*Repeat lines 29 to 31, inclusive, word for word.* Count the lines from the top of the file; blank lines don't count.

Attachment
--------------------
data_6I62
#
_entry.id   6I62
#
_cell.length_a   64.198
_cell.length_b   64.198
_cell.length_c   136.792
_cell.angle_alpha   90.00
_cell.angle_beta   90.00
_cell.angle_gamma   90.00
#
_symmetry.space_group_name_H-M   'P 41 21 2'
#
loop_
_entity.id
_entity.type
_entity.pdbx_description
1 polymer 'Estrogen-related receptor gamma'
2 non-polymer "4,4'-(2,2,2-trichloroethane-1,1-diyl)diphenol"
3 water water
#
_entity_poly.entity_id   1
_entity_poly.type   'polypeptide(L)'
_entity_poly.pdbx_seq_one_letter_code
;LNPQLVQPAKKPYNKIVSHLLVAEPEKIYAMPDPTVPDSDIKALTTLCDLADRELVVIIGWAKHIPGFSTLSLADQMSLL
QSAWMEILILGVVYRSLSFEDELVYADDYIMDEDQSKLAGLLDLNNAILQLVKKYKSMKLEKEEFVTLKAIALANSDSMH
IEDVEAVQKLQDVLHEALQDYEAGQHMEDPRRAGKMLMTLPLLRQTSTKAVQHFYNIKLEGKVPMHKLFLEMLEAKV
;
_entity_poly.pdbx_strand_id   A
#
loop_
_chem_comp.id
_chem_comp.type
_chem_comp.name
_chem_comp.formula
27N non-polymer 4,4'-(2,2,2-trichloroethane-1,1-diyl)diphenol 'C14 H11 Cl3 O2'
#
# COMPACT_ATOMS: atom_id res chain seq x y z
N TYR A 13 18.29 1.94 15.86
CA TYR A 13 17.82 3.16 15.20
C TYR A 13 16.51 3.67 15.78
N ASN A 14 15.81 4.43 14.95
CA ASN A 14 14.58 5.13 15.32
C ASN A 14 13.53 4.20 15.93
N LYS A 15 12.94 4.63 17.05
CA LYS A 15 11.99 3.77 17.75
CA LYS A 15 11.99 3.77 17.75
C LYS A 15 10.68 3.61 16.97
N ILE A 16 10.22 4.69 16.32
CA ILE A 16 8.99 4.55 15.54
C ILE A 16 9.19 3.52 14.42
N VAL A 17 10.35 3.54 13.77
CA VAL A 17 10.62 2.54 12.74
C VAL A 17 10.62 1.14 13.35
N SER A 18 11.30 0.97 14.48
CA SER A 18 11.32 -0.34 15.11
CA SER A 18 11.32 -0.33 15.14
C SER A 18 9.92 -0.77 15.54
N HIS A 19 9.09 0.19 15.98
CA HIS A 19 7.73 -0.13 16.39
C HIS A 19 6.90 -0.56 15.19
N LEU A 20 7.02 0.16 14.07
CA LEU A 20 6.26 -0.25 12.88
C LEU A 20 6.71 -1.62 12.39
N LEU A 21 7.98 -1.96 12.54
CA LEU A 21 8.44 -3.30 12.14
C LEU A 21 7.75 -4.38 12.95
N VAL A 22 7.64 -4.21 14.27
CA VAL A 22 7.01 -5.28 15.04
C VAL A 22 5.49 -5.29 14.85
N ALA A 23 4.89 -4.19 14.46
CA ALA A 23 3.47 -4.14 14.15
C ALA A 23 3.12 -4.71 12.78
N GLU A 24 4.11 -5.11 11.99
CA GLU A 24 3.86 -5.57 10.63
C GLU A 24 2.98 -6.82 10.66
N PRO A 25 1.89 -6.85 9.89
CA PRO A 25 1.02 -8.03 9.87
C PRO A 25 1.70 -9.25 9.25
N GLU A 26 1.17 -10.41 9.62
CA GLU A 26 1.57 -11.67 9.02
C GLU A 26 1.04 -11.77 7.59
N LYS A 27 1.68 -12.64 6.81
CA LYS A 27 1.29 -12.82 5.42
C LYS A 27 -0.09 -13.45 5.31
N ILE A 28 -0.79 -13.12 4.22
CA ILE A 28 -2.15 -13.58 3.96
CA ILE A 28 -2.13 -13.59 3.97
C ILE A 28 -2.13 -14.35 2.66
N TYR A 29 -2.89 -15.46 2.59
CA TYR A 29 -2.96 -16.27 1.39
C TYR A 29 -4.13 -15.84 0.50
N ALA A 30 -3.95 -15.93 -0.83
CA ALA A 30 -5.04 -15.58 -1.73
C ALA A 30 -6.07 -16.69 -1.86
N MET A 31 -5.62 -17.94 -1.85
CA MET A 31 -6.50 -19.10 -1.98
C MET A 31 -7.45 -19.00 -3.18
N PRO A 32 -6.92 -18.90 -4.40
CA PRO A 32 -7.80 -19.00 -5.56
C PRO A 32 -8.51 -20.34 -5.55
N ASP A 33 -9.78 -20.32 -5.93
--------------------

_entity_poly.pdbx_strand_id   A
#
loop_